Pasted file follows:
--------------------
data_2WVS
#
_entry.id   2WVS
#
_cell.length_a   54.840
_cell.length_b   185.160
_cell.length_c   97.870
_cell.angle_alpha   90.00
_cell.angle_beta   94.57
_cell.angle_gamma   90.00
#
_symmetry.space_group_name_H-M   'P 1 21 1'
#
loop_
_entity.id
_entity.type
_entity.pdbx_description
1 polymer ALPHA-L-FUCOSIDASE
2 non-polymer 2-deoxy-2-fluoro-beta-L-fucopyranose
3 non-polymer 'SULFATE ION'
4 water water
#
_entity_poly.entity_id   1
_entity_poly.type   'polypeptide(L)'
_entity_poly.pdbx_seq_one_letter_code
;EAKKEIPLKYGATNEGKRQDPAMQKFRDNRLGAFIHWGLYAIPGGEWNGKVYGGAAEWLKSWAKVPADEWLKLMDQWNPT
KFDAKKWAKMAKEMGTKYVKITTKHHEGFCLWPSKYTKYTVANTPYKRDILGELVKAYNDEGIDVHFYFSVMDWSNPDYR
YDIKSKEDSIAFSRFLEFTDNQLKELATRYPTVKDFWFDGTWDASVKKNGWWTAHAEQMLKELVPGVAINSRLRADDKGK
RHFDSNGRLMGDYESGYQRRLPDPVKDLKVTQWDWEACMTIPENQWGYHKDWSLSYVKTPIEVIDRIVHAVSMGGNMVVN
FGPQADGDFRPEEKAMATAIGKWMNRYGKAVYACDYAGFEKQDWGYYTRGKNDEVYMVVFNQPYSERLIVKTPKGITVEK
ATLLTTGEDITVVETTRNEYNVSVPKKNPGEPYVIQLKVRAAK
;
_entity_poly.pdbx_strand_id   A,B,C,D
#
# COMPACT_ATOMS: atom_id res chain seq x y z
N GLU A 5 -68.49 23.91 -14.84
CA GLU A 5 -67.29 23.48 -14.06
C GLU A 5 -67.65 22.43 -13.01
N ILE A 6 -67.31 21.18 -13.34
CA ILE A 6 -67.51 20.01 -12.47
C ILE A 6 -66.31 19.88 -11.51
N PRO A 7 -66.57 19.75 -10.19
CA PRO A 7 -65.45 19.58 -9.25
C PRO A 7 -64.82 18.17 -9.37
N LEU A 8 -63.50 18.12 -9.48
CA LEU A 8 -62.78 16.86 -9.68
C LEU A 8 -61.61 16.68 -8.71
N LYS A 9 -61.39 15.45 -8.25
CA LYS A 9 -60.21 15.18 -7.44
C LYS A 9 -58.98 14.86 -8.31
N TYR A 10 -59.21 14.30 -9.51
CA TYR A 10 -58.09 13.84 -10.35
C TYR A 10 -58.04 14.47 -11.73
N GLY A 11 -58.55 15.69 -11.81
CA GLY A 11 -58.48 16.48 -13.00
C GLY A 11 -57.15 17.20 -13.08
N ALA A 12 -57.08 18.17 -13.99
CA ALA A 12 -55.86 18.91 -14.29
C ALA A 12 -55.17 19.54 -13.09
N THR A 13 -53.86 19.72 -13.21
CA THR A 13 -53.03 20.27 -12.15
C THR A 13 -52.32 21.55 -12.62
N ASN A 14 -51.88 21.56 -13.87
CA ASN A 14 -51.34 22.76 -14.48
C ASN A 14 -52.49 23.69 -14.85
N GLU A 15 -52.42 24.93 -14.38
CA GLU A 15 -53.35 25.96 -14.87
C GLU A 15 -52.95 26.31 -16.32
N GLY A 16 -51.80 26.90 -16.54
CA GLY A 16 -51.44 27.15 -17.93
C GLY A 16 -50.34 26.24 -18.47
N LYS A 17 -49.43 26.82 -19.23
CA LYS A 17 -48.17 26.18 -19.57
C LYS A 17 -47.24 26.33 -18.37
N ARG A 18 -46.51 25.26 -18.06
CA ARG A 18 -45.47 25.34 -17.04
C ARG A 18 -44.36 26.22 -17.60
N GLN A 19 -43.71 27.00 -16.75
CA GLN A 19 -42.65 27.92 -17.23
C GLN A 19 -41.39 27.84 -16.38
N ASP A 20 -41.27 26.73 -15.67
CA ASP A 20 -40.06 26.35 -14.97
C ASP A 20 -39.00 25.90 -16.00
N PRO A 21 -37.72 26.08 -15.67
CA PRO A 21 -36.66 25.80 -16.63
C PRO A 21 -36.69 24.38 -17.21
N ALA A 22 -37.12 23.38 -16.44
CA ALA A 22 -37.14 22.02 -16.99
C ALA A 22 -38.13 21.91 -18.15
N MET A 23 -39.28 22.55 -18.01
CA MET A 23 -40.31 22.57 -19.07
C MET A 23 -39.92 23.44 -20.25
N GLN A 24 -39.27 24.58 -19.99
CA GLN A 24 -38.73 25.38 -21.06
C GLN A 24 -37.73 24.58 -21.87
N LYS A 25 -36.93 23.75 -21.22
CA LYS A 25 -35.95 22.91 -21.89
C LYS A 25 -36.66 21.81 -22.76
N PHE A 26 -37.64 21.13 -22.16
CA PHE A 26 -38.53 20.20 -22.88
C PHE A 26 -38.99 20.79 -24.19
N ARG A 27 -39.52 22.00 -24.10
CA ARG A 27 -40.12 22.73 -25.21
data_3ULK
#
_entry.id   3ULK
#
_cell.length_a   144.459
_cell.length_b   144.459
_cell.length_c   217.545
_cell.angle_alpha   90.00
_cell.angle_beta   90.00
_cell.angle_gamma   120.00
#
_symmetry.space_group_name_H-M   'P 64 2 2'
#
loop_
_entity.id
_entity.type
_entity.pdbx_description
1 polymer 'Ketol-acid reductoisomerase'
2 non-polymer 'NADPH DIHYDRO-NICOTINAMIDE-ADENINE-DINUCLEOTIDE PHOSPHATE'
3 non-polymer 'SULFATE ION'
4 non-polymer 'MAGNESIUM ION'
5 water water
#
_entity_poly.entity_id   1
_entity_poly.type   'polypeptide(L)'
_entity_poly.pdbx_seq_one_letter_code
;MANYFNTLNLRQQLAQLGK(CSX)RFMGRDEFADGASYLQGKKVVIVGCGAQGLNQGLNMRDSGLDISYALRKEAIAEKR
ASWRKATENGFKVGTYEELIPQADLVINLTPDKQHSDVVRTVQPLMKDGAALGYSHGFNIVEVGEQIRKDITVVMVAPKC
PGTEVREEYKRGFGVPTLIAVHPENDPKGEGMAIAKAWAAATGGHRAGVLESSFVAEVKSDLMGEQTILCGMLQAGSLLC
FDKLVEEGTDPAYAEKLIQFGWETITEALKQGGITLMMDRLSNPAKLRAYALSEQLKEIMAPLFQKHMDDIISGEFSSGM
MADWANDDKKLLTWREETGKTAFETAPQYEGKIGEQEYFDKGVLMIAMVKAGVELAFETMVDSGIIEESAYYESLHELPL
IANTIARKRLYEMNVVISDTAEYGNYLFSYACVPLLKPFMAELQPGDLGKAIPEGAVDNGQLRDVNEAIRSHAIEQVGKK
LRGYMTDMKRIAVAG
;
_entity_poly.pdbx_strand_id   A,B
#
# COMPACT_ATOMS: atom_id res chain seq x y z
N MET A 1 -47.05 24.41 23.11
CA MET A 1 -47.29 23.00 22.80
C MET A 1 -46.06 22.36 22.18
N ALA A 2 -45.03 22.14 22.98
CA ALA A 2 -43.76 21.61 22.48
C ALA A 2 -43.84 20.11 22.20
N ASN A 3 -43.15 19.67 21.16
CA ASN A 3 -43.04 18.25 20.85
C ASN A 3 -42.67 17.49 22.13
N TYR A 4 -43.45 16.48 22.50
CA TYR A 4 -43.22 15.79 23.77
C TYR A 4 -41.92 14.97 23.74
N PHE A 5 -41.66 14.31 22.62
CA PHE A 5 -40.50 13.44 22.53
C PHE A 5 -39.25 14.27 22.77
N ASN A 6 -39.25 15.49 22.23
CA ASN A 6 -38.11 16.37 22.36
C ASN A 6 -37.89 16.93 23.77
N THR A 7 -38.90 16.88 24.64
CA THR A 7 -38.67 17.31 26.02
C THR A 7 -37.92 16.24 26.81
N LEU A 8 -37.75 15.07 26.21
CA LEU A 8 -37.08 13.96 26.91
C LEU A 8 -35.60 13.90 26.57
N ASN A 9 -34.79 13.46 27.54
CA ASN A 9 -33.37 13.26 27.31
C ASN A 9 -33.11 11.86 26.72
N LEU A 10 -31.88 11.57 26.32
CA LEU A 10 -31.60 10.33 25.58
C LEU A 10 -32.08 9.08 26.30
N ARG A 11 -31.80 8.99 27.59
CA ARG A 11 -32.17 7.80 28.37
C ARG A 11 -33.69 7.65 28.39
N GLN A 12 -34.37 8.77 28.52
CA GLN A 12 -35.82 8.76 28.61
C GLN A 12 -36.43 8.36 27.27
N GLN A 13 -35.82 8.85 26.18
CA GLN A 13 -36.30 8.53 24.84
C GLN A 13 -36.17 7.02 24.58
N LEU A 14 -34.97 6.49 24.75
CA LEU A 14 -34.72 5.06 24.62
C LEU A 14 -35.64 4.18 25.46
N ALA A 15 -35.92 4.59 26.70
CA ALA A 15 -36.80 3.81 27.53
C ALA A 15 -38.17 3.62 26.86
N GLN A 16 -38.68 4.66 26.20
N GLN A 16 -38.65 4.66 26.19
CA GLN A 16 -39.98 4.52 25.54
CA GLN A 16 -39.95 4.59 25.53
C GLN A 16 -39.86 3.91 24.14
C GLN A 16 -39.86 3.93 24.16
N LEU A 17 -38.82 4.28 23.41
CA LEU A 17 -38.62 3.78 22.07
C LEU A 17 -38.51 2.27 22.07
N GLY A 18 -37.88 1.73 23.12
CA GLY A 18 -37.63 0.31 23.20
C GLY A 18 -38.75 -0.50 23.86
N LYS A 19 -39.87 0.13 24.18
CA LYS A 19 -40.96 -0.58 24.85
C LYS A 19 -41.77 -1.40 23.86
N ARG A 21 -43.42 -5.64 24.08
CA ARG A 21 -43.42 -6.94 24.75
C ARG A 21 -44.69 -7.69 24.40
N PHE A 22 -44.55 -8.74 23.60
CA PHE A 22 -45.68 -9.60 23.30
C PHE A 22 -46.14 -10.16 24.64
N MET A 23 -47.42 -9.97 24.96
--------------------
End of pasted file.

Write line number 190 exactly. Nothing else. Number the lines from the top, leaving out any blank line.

C GLN A 16 -39.86 3.91 24.14